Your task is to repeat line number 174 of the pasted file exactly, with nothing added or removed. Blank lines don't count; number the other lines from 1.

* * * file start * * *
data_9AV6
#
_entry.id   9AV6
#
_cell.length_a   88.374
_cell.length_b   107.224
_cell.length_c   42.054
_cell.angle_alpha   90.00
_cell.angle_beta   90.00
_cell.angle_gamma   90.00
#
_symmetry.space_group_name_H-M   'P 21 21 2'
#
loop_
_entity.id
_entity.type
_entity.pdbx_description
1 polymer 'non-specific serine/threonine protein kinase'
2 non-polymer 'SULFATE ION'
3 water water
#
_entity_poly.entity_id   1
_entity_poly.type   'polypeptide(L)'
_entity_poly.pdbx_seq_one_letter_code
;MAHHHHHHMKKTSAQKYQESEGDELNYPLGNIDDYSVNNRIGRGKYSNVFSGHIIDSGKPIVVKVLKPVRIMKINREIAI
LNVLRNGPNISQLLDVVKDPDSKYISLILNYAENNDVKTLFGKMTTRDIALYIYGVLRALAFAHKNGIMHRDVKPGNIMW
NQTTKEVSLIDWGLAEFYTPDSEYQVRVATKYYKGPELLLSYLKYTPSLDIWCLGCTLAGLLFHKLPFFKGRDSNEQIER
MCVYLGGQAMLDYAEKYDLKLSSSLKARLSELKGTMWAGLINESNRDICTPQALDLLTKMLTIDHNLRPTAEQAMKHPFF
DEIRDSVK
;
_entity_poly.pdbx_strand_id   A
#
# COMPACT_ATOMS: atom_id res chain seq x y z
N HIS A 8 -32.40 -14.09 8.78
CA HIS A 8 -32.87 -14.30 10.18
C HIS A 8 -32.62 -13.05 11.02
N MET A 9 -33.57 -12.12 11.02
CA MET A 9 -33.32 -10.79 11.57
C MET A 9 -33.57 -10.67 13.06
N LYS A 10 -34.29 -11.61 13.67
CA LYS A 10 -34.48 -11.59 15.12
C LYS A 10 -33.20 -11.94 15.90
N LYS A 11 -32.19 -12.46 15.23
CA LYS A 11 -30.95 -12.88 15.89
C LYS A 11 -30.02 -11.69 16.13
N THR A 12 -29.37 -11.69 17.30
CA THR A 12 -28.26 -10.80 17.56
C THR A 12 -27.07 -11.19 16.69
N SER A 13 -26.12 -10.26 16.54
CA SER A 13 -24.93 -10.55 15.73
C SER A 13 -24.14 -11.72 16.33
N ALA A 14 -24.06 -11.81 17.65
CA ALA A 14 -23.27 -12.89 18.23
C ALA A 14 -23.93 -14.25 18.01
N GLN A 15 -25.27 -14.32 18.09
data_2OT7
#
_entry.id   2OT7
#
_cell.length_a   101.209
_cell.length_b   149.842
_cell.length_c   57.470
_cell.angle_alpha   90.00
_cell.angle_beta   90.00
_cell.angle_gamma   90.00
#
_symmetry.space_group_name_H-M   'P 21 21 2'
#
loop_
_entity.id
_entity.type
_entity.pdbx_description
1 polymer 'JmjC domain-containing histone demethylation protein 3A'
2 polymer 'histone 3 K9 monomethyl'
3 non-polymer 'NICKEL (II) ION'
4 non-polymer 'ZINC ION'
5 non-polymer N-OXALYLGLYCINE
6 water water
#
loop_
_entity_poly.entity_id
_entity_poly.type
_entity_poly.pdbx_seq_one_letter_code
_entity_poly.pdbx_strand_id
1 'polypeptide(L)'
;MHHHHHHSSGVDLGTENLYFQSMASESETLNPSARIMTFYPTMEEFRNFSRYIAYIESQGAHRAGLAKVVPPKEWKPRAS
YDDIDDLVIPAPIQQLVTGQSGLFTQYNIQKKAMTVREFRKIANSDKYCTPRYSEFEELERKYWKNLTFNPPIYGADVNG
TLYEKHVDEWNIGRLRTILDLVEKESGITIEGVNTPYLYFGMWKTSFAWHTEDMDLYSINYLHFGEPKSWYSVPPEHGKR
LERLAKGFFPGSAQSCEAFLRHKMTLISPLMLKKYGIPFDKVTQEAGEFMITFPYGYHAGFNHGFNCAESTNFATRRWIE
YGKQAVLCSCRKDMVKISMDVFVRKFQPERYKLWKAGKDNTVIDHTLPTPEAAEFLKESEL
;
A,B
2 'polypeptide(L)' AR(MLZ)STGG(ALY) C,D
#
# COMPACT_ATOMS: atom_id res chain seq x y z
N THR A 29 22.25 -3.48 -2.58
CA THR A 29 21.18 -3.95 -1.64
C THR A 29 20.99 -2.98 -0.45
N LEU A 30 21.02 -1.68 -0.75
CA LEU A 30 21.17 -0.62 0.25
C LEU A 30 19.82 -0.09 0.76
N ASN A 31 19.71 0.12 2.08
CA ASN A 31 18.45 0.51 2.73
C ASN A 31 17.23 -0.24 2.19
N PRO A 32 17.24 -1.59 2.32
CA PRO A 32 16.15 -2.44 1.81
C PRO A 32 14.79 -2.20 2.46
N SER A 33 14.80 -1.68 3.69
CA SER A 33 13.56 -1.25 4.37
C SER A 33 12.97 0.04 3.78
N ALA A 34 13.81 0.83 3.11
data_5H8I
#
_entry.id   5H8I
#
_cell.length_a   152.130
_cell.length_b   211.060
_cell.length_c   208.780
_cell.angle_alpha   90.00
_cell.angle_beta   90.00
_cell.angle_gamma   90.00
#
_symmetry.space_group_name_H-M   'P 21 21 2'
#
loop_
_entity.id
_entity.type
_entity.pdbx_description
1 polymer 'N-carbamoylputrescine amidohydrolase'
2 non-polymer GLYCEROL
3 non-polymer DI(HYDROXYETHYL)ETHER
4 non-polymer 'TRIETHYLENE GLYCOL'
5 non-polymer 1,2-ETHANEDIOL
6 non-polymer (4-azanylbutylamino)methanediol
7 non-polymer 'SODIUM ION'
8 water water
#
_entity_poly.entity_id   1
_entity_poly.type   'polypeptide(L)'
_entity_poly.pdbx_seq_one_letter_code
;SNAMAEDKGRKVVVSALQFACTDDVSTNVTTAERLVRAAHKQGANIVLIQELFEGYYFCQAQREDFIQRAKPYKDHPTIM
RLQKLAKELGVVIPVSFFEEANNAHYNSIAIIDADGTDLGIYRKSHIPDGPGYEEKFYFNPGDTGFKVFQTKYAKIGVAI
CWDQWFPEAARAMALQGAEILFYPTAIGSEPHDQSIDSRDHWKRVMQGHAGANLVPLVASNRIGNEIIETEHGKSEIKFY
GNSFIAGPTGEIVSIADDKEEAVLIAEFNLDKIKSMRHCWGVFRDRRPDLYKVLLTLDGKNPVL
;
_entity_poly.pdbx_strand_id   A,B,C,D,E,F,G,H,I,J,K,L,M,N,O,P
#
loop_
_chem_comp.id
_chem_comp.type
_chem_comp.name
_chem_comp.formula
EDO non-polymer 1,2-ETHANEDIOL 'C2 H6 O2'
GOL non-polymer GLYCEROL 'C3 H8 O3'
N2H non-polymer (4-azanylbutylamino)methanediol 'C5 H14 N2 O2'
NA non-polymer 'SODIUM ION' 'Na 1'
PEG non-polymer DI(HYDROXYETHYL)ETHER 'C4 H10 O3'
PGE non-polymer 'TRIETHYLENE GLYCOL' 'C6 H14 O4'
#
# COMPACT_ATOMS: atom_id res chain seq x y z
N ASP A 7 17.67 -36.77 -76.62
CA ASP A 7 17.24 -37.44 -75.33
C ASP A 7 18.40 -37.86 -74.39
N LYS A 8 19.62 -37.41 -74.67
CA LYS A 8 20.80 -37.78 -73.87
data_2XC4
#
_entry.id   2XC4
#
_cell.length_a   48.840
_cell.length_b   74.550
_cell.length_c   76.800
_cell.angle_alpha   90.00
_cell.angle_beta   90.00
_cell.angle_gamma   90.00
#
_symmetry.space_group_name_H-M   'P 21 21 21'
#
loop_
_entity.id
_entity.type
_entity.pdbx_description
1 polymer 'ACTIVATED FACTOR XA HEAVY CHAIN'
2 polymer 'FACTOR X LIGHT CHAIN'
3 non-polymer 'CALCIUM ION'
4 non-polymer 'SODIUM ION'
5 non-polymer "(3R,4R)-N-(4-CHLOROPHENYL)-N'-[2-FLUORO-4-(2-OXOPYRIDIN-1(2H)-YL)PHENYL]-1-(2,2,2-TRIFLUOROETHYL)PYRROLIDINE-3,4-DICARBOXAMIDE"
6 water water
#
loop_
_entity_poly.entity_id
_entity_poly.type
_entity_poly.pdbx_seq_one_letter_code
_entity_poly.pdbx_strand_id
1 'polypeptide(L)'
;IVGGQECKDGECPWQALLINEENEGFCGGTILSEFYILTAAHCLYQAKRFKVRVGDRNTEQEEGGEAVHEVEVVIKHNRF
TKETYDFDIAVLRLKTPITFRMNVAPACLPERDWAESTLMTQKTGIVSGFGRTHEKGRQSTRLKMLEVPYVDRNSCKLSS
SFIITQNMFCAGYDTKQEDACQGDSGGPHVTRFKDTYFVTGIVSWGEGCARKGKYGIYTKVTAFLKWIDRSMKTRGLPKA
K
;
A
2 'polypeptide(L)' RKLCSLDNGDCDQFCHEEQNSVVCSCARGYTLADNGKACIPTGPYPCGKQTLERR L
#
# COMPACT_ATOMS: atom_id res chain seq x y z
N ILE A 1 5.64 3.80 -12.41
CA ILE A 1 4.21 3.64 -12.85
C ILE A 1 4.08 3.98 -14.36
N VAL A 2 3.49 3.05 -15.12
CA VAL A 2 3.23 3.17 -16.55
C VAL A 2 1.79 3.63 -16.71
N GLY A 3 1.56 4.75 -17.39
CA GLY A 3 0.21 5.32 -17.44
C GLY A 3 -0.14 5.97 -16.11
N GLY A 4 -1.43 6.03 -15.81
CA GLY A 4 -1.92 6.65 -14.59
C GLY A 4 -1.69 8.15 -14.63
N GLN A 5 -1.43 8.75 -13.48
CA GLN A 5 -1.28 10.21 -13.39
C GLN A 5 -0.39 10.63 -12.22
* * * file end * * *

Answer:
_cell.angle_beta   90.00